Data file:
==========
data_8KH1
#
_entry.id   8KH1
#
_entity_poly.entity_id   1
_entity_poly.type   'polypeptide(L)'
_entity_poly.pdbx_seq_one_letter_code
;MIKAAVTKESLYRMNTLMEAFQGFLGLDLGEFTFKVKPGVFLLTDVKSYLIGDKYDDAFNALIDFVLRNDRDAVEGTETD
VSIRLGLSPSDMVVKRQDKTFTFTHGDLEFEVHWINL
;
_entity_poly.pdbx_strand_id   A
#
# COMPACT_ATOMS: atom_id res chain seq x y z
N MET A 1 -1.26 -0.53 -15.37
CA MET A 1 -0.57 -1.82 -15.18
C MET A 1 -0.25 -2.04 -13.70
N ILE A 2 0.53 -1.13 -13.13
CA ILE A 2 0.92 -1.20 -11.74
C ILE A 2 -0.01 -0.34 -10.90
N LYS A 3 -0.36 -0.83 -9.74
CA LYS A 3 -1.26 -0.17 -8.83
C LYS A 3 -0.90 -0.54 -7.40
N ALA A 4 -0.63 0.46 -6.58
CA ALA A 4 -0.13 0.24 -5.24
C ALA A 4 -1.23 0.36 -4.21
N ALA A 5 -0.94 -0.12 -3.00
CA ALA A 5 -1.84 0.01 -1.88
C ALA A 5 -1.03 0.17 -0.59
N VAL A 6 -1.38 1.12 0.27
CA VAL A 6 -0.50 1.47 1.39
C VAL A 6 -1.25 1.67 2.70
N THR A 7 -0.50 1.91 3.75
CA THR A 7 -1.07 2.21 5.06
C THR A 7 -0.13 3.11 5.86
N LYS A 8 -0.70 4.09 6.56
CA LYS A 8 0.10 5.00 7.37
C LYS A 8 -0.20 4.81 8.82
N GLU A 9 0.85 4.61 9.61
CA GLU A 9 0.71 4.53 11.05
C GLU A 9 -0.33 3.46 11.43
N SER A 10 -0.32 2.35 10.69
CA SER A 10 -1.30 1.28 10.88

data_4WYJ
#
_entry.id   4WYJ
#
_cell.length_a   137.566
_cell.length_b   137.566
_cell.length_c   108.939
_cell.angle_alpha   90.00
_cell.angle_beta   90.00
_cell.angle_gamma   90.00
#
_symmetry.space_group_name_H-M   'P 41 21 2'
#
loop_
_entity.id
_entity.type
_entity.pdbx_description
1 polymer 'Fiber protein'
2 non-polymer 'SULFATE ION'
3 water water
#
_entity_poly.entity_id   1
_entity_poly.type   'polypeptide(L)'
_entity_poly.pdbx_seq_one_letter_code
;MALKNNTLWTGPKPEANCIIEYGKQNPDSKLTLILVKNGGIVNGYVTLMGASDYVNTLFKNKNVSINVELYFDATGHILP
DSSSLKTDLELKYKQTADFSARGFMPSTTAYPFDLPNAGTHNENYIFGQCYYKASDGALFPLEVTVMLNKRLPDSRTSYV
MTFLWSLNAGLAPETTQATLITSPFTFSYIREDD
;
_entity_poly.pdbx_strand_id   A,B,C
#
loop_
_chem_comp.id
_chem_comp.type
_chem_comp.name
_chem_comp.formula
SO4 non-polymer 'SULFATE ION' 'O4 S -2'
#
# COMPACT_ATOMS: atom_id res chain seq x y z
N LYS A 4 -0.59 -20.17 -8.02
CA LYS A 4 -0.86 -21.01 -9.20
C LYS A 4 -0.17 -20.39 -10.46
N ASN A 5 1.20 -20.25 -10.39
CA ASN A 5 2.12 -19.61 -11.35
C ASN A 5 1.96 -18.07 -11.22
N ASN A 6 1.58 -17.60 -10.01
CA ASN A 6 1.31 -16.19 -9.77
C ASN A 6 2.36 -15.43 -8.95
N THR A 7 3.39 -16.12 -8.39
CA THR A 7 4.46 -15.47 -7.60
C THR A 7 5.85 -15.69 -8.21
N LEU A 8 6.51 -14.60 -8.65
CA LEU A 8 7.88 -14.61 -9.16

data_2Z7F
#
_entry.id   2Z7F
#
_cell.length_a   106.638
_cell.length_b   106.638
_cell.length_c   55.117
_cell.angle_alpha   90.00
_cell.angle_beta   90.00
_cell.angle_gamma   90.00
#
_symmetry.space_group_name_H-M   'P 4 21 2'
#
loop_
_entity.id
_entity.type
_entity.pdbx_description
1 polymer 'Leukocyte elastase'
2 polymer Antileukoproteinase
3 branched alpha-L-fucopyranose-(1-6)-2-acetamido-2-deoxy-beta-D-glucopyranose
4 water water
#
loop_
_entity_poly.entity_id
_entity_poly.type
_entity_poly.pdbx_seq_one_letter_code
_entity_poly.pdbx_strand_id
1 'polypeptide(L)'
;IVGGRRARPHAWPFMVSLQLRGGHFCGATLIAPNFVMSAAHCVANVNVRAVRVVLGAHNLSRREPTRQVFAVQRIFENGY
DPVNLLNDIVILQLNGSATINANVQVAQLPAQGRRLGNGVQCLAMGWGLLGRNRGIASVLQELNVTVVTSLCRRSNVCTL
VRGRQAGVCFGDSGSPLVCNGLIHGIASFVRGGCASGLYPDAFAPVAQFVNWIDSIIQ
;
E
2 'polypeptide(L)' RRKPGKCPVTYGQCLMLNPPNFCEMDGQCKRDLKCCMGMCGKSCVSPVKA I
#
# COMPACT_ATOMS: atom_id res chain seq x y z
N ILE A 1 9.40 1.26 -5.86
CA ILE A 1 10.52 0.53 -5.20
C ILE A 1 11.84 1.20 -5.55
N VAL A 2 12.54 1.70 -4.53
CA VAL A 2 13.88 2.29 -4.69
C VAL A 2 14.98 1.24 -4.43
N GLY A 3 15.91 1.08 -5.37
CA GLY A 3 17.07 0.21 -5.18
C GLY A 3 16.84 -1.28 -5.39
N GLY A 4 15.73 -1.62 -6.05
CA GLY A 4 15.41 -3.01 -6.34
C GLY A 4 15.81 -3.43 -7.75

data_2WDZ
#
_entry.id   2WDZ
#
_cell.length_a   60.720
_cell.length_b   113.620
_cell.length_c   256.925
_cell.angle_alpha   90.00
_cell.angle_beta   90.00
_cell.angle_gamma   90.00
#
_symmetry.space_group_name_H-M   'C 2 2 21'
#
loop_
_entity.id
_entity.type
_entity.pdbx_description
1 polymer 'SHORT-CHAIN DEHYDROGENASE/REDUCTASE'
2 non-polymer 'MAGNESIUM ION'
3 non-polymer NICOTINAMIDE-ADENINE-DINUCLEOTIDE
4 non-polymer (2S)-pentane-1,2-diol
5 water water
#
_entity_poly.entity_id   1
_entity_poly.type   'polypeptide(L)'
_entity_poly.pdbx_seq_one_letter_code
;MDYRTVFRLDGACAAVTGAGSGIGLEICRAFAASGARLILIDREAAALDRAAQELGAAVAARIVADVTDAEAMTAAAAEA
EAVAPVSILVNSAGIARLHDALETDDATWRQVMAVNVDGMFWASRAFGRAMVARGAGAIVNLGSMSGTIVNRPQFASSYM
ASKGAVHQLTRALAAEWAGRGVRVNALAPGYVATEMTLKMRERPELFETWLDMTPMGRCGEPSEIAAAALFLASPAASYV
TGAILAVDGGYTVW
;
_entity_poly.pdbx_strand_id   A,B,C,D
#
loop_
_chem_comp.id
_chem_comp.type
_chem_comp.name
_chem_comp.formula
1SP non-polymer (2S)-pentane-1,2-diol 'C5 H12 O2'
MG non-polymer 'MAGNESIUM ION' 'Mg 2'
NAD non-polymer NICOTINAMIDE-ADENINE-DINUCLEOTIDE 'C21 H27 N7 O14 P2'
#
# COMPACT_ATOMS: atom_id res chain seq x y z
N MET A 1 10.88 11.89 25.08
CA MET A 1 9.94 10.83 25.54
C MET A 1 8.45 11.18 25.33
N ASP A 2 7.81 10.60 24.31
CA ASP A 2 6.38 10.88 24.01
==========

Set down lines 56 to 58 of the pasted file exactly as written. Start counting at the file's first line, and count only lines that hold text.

loop_
_entity.id
_entity.type